If you had to identify, in one word, why the human race has not achieved and will never achieve its full potential that word would be meetings’

Dave Barry

They may be face to face, virtual, one to ones, team, planning, reviewing or strategising, the list is never ending.  Meetings dominate the lives of many, and yet when asked to articulate their feelings towards these get togethers, people’s dialogue is rarely overflowing with enthusiasm.  

A good meeting is one where there is a sense of purpose both on arrival and departure, and this is achieved by getting the basics right.  

  • Pre-meeting papers – these should be submitted to the attendees at least 24 hours before the meeting
  • Agenda – An agenda that is copied and pasted week in week out, will become white noise and is likely to be ignored. If you want to evaluate the attention that is paid to your agenda this simple experiment may help. Edit one of the usual items that appears e.g. Item 4 may typically be Financial Update, replace this with A visit from Coco the Clown and see how many people notice this amendment – the number is likely to be less than 50%.  My suggestion  is to create an agenda that has interest: ‘Financial Update’ could become ‘How we have hit our cost saving targets goals for March’, you could use a motivational statement at the top of the agenda, even a different font or colour is likely to get more attention!
  • Environment – Try and mix up the location or, if this is not possible, ask people to change the place that they sit.  If you are having a meeting of less than 30 minutes, consider no chairs – stand and talk.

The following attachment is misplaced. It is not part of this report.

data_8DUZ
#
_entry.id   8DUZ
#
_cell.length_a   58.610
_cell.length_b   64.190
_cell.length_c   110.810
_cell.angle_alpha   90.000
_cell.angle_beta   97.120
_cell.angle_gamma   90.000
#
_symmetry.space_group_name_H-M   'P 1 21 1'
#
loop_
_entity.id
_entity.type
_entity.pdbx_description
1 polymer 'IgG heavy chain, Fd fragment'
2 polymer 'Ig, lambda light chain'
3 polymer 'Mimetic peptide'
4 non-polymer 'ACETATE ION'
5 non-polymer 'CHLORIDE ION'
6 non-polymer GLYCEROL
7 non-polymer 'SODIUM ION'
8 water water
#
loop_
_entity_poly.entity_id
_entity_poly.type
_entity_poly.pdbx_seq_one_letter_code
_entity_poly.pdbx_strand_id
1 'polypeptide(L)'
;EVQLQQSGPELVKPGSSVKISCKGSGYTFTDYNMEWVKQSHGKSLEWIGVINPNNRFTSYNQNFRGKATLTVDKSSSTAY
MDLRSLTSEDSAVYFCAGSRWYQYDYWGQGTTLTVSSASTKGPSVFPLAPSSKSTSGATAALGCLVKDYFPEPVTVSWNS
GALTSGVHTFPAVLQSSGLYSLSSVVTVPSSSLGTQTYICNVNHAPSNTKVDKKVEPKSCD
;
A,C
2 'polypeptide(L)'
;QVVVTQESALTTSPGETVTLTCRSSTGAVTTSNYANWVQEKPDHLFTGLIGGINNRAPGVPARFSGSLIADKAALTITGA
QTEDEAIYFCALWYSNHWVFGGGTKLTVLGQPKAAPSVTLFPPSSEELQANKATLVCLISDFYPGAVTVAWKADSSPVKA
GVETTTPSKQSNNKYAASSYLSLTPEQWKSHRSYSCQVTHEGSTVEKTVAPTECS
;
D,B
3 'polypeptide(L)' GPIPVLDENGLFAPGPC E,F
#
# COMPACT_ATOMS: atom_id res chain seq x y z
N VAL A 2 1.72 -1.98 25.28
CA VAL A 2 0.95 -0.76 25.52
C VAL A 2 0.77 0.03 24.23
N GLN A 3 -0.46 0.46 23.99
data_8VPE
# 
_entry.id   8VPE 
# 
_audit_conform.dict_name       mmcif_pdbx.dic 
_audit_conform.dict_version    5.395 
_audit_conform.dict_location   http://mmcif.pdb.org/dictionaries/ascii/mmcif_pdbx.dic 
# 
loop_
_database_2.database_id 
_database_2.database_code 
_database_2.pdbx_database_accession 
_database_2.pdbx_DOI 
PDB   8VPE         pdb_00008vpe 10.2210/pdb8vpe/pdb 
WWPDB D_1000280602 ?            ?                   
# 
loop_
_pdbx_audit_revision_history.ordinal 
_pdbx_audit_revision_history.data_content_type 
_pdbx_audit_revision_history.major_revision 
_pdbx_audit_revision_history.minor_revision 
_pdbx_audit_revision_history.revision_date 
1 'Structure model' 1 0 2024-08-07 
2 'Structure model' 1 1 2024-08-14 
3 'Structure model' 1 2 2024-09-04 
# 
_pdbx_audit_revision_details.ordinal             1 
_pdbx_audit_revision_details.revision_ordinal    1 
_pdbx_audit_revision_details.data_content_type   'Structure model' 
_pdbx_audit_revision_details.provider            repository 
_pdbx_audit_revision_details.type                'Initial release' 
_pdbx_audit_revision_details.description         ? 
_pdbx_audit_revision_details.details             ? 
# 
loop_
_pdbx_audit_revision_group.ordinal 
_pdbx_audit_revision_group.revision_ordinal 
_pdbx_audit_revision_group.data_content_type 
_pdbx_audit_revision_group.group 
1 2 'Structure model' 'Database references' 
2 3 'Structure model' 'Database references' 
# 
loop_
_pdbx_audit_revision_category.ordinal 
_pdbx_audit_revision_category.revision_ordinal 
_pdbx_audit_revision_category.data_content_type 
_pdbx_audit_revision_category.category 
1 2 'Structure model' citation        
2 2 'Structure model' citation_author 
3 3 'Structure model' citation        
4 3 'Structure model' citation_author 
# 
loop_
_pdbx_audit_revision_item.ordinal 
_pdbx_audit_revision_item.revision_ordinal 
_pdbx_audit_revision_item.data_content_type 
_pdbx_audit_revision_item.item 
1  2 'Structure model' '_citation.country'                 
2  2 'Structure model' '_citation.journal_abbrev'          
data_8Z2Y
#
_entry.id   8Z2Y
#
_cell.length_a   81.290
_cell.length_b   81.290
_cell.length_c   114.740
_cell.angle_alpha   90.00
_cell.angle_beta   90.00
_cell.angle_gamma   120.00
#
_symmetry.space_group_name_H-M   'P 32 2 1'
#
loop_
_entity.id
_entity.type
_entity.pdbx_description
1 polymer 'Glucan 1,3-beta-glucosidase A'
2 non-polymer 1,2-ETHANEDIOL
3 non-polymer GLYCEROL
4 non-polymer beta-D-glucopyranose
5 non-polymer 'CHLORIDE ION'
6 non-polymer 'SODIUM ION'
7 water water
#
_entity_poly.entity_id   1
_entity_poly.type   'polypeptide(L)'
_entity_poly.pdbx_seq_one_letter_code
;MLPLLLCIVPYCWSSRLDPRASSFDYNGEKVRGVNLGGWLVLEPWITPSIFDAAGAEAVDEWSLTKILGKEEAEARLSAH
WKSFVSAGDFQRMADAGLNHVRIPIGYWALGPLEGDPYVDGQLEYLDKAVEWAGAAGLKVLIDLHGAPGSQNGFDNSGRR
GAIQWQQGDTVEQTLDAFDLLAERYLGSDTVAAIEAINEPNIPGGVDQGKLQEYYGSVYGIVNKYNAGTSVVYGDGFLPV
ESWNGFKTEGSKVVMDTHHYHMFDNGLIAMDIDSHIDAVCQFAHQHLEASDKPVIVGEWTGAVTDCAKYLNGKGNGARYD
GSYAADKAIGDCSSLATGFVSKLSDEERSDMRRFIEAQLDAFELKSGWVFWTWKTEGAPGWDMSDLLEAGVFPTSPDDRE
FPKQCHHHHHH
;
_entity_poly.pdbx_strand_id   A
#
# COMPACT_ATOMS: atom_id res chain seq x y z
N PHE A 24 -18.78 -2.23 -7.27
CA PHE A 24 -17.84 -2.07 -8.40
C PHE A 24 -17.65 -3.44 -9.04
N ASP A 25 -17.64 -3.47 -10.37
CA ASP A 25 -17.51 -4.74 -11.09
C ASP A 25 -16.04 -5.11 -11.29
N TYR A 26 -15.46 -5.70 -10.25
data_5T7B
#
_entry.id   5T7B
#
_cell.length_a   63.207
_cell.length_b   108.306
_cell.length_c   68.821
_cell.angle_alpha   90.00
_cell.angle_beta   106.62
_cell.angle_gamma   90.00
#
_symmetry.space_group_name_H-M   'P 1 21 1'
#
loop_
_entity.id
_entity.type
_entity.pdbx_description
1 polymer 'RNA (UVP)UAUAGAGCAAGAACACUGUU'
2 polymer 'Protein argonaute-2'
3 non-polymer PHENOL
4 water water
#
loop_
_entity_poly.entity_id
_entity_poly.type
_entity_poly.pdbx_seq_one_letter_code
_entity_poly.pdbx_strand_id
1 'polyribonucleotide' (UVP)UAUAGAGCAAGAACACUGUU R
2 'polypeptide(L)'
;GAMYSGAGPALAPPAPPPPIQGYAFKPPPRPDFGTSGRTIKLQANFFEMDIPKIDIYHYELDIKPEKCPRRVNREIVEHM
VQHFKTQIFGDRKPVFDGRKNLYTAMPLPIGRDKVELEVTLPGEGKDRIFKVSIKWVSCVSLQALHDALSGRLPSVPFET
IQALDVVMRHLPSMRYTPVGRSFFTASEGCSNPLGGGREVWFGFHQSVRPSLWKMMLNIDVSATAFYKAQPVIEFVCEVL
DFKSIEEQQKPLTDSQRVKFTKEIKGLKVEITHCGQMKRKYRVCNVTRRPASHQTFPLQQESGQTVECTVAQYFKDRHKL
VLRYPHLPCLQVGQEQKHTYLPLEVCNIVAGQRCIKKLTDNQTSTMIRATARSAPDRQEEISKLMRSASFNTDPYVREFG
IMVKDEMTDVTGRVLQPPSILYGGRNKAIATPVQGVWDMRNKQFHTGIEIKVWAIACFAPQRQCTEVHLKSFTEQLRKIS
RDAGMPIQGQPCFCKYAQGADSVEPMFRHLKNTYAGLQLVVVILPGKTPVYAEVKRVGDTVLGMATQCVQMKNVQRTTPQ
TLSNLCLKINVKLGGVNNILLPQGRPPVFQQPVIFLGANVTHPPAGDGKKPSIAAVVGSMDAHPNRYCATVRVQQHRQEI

• Walk & Talk – Aside from the obvious benefits of exercise and daylight there are other pluses. The side to side body position naturally reduces the intense eye contact that can occur in a face to face encounter across a desk, and can provide the space and time for people to speak more openly.
  • Laptops – There will be some occasions when there is benefit in people taking digital notes, referencing papers, etc; however, there will be others when having a laptop open, disengaging from the meeting and doing your own thing is downright rude.  So as a basic rule – if the meeting is based on fact and intellect then yes; if the topic is sensitive or has an emotional undercurrent then no
  • Timing – Too many meetings start late, too many overrun and too many simply do not get everything done. If one person turns up 10 minutes late and there are six people attending, it does not take a genius to work out that an hour has been lost by the collective.  If you have a culture of hour-long back to back meetings, try and ensure that some of these start at ten past the hour and finish at ten to the hour – all of a sudden you have reclaimed 20 minutes – 30% of your time.  It is also probable that you will achieve just as much in a focused 40 minutes as you would in the hour.  
  • Completion – How often is it that item 1 on the agenda gets 90% of the meeting time and then items 2, 3, 4 and 5 are squeezed into 10 minutes.  A meeting that overruns may suit you, but how is that impacting on everyone else in the room? Having someone to control the time can help. Ideally not the Chairperson, a ‘time monitor’ will help police the minutes and ensure that each agenda item runs to time.